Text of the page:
As a runner, how do you get faster when you are already putting in so many miles and tons of vertical?
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Progressing as an ultra-runner presents itself with lots of challenges when it comes to training. A lot of focus goes into long run days but does this ultimately help your long term improvement? What about speed? How do you get faster when you are putting in so many miles and tons of vertical?
Last year I had an incredible season, highlighted with a top 10 at UTMB CCC 100k. After reflecting on my training and the race, I wanted to know what set me apart from the top 5 girls. The answer was SPEED. I knew I was strong and solid on the climbs, however, the massive downhill's and flat rolling sections was where I needed to improve. I knew I had to improve my overall speed to stay competitive for future races. In early March I contacted running Coach Eric Orton out of Jackson, WY and we sat down to hash out a plan to improve my speed. Eric coaches runners from all around the world and I feel very fortunate to have him in the same town I live and train in.
The terms track, raw speed, heart rate, and threshold hill repeats entered my training regimen almost immediately when I started my Monday morning speed training with Eric. He even shoveled off the track after snow storms so I could make it out every Monday morning to train.
At first I was scared to jump back on the track. It’s been a couple years since I've been on the track. Prepped for skiing lines more than running an oval, that first snowy month at the track really hurt. Eric had me doing a lot of very short, fast efforts to train the neuromuscular system and get my legs used to moving “fast”. 100 and 200 meter intervals were the order of the day, it was no longer good enough for me to rely on just mileage but I needed to increase my speed and avoid stagnation, over training, and plateau.
It was weird for me to run short and fast, but as I started to incorporate these workouts into my training weeks, I noticed that my over distance days felt easier and they were faster. By no means will I ever run as fast as I run on the track in an Ultra race but Eric likes to remind me that a fast ultra runner is fast at all distances and the secret sauce is in speed.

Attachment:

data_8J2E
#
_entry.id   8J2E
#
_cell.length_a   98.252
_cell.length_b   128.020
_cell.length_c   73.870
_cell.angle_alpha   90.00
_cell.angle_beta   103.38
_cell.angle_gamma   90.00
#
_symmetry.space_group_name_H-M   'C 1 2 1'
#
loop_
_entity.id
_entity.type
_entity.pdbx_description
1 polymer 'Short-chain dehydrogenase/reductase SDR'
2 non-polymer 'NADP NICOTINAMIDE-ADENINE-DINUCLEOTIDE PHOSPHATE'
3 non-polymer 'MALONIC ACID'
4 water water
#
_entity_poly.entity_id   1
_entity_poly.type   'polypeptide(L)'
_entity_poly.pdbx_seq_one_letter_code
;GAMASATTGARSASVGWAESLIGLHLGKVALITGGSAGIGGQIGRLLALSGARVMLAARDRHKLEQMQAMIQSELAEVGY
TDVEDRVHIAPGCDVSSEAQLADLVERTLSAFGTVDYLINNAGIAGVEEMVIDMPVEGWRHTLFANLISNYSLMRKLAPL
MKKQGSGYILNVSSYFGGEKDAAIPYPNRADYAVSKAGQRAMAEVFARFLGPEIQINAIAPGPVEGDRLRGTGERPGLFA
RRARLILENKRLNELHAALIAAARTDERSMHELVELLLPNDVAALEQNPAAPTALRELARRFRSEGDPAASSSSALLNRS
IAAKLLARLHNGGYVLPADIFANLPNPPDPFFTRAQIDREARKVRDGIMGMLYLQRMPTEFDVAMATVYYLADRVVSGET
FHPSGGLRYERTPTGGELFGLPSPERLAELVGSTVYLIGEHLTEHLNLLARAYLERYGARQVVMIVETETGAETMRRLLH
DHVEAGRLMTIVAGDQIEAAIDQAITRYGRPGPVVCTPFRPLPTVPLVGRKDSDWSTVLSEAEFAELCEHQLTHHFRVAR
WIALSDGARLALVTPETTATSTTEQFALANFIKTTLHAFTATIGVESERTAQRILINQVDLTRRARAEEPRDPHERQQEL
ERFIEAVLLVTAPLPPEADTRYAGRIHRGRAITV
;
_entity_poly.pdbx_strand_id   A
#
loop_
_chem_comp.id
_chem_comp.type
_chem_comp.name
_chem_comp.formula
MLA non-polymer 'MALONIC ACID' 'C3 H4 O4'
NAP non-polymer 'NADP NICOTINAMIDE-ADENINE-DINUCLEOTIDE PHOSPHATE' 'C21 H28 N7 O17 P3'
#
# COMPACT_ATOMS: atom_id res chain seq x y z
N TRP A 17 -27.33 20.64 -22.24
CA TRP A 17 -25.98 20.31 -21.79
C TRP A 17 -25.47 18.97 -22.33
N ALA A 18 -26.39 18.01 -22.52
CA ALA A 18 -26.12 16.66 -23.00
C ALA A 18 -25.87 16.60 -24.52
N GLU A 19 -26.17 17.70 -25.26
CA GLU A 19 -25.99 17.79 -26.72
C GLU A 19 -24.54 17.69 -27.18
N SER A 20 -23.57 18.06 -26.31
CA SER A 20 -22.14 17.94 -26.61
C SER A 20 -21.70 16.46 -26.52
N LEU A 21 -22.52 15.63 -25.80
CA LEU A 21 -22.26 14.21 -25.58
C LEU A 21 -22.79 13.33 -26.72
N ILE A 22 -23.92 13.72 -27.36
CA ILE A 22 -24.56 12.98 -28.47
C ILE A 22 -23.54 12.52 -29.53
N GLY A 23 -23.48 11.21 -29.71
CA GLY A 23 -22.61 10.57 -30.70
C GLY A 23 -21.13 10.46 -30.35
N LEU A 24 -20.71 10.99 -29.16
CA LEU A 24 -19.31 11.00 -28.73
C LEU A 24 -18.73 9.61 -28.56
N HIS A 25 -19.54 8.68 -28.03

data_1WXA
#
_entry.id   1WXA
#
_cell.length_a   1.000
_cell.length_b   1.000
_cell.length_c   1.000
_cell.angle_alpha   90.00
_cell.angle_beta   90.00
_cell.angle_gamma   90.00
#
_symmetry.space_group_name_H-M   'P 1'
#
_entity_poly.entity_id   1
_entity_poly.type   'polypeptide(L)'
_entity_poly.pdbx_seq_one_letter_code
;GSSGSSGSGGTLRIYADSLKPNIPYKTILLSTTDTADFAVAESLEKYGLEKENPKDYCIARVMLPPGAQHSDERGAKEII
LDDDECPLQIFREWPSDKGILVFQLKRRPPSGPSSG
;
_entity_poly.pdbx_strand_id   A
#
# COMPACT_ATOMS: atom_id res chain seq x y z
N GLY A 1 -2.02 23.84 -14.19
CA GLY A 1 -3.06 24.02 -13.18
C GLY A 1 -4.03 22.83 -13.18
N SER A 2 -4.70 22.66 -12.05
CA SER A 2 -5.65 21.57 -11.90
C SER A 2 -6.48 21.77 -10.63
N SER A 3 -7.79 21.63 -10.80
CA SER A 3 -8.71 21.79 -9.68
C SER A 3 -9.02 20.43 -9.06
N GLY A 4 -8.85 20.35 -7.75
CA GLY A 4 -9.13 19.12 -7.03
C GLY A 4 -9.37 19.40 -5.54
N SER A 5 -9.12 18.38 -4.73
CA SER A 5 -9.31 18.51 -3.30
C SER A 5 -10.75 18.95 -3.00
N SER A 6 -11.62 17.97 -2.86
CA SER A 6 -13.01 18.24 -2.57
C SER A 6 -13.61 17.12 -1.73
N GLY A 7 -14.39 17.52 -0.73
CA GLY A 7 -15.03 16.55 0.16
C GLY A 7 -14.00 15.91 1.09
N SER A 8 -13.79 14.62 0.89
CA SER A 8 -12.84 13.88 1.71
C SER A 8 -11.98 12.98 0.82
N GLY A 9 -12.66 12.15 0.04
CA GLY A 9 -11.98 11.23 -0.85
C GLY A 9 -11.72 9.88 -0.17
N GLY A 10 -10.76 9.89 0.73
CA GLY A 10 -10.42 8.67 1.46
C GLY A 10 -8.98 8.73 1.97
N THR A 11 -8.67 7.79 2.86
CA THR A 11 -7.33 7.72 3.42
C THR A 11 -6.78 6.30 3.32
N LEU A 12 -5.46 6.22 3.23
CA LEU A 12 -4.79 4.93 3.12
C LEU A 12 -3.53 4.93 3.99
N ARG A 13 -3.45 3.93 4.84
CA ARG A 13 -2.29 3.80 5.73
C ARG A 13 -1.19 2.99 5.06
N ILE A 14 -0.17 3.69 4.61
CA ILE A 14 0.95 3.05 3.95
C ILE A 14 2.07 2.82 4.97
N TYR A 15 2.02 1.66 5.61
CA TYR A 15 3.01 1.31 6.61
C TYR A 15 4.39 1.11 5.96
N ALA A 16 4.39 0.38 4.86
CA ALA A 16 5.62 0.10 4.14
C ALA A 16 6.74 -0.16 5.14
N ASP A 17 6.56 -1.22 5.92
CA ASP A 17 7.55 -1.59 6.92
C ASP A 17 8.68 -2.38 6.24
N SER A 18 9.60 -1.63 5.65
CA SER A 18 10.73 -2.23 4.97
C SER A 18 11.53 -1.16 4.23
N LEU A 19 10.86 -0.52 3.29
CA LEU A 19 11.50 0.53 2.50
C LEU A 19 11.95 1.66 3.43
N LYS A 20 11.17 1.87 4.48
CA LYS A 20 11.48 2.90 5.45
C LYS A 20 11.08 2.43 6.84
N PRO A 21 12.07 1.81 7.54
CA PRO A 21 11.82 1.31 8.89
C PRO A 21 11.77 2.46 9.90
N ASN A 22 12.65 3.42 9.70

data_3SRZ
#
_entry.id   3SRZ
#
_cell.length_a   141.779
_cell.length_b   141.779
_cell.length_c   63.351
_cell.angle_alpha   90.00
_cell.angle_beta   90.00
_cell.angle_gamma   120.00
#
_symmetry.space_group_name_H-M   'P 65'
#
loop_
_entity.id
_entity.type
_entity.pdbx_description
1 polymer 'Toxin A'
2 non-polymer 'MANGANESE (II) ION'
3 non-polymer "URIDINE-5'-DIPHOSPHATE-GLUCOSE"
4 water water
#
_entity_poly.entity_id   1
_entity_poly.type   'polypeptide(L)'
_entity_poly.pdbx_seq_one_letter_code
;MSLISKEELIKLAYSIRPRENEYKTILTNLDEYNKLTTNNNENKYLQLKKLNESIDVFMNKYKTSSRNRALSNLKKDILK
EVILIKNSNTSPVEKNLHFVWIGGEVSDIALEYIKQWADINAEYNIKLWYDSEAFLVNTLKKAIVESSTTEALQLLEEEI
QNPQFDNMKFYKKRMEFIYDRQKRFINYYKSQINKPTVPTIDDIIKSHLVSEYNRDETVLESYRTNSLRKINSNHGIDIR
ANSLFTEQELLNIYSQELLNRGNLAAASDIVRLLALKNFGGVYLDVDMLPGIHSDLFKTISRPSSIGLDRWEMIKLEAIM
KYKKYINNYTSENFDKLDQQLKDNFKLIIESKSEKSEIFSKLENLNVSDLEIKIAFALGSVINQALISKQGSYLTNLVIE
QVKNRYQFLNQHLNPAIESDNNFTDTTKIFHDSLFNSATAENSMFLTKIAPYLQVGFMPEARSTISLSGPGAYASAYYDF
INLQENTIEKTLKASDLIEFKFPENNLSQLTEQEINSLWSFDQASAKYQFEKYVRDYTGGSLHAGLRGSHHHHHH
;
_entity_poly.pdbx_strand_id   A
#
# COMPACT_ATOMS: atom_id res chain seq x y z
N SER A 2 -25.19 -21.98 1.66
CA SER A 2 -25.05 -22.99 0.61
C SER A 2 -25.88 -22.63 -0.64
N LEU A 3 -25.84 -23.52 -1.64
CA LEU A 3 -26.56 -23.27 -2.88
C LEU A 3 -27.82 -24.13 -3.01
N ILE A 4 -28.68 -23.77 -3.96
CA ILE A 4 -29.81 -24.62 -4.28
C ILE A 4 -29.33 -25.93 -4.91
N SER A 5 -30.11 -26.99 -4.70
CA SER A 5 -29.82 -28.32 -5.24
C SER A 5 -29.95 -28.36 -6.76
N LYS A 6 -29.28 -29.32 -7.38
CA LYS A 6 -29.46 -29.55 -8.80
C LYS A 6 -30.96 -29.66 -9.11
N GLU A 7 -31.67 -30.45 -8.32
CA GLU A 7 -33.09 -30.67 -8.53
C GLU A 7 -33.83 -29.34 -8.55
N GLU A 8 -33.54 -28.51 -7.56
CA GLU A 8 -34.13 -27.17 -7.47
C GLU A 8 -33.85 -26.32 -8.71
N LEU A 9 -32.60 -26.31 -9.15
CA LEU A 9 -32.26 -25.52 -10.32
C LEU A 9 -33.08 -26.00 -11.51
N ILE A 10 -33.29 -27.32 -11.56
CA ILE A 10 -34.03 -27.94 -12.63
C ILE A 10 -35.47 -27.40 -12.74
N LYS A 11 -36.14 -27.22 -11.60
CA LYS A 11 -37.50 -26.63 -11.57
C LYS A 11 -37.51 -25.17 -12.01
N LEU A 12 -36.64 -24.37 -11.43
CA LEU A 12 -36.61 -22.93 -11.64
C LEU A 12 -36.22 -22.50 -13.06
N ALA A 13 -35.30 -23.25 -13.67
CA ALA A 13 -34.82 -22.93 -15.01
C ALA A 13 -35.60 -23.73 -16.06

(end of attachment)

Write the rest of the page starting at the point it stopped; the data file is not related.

Leading into my first big race of the season, I went through a six- week building phase with a focus on improving my velocity at VO2max effort. This training consisted of unique combinations of 200s, 400s, and 800 meter intervals. I get asked all of the time how fast I run these. I’m not in the business of running an Olympic trial 5k time but I am looking to shift my threshold HR higher so race pace feels easier and my climbing efforts quicker. By the end of the training phase I was running those intervals between 5:03-5:50 mile pace.
When you have the crazy hard workouts like this the Wednesday’s schedule hill repeats don’t hurt as much. The hill workouts were aimed right at or just below my threshold heart rate and longer than the speed intervals. My last race prep workout was 3 x 10 min repeats on a runnable hill. What we look for here is watching HR, making sure I don’t go above my threshold of 180 beats per minute. During this time, Eric is running behind, instructing me how to “read” the terrain and properly pace myself. Knowing how to read a hill and how to prepare for it can make up minutes when it comes to an ultra race. This is where I think I will see the most improvement going forward in my race strategy. Coach really taught me to be mindful of the grade you’re climbing, when the grade and HR goes up, pull back and focus on cadence and/or power hiking. When you have a flatter, runnable section that's when you let out more speed. This continuous focus on adjusting speed based on the terrain and HR adds up over time and ultimately makes you faster while conserving energy. I always remember, what goes up, must come down and . a fast racer is a fast descender. I am anxious to see how my new training helps improve my speed from last year on the flats and descents in the mountains of France this year at my biggest race of the season at UTMB TDS 119k.
I open my race season June 19th at Broken Arrow Sky Race 55k with 11,000 feet of Vertical gain over technical terrain. I’m excited to see how I feel and to incorporate some of the lessons I learned this spring. Happy Training.
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ABOUT THE AUTHOR
Meredith June Edwards is a member of the La Sportiva Mountain Running® Team.
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